When asked in 2014 which new industries companies had entered, or were considering entering, over the previous three years, business leaders came back with a surprising response…

 

Technology, at 15% of respondents, was perhaps an obvious choice. What we didn’t expect to see rank so highly was healthcare, pharmaceuticals and life sciences – which tied at first place.

The move to digitisation and business model disruption is creating a new focus on the healthcare industry. It’s an attractive proposition: almost a tenth of Australian GDP is currently spent on healthcare and we face a growing, ageing population.

The healthcare industry is also faced with a new type of customer – one that is impervious to the traditional boundaries of healthcare and generally open to sharing their previously sacred health record and data, as well as keen to experience non-traditional forms of service delivery.

A new era of healthcare providers –
transitioning through trust and loyalty

These shifts have led to new entrants making their move into the healthcare industry. In the US, for example, pharmacies in Target department stores and GP clinics across the retail giant Walmart’s chain, aim to be a customer’s ‘primary medical provider’ at an affordable cost.

Shadowing the way supermarkets had previously moved into selling banking and insurance services, large retailers are confidently stepping into the healthcare arena, not because they had significant expertise in this industry but because they boast a trusted brand with a loyal following.

Statistics suggest that anyone who ‘owns’ a consumer is a prime candidate for luring them from their existing health providers. In a 2014 study by Strategy&, 40% of respondents said they would trust a large retail company to manage their health – a remarkable statistic when you consider healthcare providers hit 39% and pharmacies just 26%.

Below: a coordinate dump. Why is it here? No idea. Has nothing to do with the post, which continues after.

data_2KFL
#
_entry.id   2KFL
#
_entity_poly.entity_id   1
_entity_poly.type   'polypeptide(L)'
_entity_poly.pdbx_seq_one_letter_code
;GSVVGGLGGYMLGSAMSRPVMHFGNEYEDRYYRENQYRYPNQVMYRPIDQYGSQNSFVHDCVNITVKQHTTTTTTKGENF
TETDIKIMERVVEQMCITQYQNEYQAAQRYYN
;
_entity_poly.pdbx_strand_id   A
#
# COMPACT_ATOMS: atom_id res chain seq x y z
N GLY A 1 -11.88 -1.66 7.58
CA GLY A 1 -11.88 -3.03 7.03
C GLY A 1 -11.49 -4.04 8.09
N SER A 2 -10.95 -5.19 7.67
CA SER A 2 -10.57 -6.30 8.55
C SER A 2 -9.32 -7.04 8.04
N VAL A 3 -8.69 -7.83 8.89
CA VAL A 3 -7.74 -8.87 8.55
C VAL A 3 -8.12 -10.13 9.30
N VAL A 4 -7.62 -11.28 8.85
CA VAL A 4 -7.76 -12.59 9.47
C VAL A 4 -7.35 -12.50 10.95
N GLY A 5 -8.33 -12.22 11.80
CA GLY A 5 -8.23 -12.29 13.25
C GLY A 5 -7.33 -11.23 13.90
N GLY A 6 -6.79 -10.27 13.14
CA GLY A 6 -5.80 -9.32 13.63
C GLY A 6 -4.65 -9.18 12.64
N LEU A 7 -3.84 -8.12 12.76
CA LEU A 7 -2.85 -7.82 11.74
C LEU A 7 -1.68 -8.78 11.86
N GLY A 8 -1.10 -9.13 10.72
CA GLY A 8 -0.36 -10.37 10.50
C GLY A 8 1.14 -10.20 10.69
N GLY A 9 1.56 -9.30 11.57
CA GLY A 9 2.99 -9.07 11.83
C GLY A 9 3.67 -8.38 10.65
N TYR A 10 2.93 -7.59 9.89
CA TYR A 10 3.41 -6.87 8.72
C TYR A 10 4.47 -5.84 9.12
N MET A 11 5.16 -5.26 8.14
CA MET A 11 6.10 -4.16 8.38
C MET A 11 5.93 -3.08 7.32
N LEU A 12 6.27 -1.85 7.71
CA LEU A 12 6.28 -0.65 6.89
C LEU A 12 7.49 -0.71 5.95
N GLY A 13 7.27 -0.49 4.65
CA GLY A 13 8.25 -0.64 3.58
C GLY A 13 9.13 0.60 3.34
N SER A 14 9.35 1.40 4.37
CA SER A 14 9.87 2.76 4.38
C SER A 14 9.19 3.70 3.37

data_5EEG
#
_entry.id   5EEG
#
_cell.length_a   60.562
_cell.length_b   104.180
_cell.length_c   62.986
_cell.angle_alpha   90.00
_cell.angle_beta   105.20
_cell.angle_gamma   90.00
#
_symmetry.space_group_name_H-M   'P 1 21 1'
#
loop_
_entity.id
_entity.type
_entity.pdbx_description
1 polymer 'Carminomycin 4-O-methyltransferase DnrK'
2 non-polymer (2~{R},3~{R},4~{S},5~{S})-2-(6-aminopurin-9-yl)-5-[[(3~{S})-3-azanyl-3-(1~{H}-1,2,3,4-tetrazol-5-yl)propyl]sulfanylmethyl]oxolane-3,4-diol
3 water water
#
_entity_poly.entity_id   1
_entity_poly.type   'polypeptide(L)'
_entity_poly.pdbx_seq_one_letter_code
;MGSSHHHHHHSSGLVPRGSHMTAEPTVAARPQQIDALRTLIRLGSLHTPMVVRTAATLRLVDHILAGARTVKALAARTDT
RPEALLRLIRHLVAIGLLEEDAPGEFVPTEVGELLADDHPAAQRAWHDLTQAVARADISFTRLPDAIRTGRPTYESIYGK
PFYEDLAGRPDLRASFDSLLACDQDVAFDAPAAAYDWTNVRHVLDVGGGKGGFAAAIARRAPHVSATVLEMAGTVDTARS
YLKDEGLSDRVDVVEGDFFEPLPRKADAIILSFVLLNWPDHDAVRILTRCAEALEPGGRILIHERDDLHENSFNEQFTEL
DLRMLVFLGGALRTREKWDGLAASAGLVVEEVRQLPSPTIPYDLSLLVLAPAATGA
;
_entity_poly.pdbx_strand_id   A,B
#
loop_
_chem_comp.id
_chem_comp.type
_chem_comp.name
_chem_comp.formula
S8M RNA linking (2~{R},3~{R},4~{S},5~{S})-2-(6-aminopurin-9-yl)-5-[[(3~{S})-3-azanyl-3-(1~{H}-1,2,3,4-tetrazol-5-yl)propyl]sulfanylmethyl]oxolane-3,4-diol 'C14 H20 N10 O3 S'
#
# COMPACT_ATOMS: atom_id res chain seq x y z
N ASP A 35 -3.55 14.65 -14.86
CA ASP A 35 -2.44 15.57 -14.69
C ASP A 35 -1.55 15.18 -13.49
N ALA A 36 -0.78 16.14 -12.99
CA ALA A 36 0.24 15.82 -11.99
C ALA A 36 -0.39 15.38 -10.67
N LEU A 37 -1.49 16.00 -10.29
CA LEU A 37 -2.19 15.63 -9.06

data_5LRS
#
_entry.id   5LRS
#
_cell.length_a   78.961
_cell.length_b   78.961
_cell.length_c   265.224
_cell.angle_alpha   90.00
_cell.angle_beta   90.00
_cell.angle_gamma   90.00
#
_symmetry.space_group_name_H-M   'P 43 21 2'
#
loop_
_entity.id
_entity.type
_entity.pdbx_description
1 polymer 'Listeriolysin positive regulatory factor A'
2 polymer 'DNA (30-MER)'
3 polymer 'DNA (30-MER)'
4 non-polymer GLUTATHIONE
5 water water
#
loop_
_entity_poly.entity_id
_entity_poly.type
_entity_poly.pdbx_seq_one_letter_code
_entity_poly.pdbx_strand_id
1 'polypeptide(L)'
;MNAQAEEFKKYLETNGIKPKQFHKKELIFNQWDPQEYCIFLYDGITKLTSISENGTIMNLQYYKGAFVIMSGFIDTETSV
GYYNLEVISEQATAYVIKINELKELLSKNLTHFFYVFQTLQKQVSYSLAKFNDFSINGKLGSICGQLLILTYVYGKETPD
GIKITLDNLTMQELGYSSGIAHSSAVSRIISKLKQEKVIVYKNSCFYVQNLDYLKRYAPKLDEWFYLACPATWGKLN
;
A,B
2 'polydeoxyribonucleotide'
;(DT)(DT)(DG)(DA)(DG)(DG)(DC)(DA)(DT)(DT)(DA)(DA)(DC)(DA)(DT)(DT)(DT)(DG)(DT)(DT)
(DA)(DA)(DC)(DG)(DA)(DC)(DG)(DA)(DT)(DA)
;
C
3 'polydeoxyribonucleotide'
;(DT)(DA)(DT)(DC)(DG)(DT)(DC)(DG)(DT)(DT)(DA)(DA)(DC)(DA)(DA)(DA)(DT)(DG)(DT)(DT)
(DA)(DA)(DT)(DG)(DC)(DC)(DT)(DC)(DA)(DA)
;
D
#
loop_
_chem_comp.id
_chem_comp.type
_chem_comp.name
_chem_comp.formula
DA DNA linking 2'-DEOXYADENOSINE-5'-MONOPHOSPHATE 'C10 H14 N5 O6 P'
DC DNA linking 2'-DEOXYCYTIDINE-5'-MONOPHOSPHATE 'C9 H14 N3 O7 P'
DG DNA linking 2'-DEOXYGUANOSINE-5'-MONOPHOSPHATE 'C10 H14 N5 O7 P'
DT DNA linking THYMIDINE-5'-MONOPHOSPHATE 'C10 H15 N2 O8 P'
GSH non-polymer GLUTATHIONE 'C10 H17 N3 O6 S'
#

Trust in managing health

Digital disruptors
ripe for collaboration?

More widespread, however, is the digital move into healthcare. New entrants are often able to innovate at a faster pace and at lower cost than traditional healthcare companies. If they already have a customer base then they can engage a following for their products faster. And if outsiders choose to collaborate with existing healthcare providers and governments to engineer new solutions, they can improve outcomes, too.

The healthcare sector is ripe for such collaboration. Towards the end of 2014 Philips announced it was transforming its business, traditionally known for electronics, into two enterprises. The larger of these would be focused on health tech, which generated Philips $15 billion in sales in 2013. Last month, the company announced that it was partnering with West Moreton Hospital and Queensland Health Service to provide digitally connected home care services that utilise Philips technology.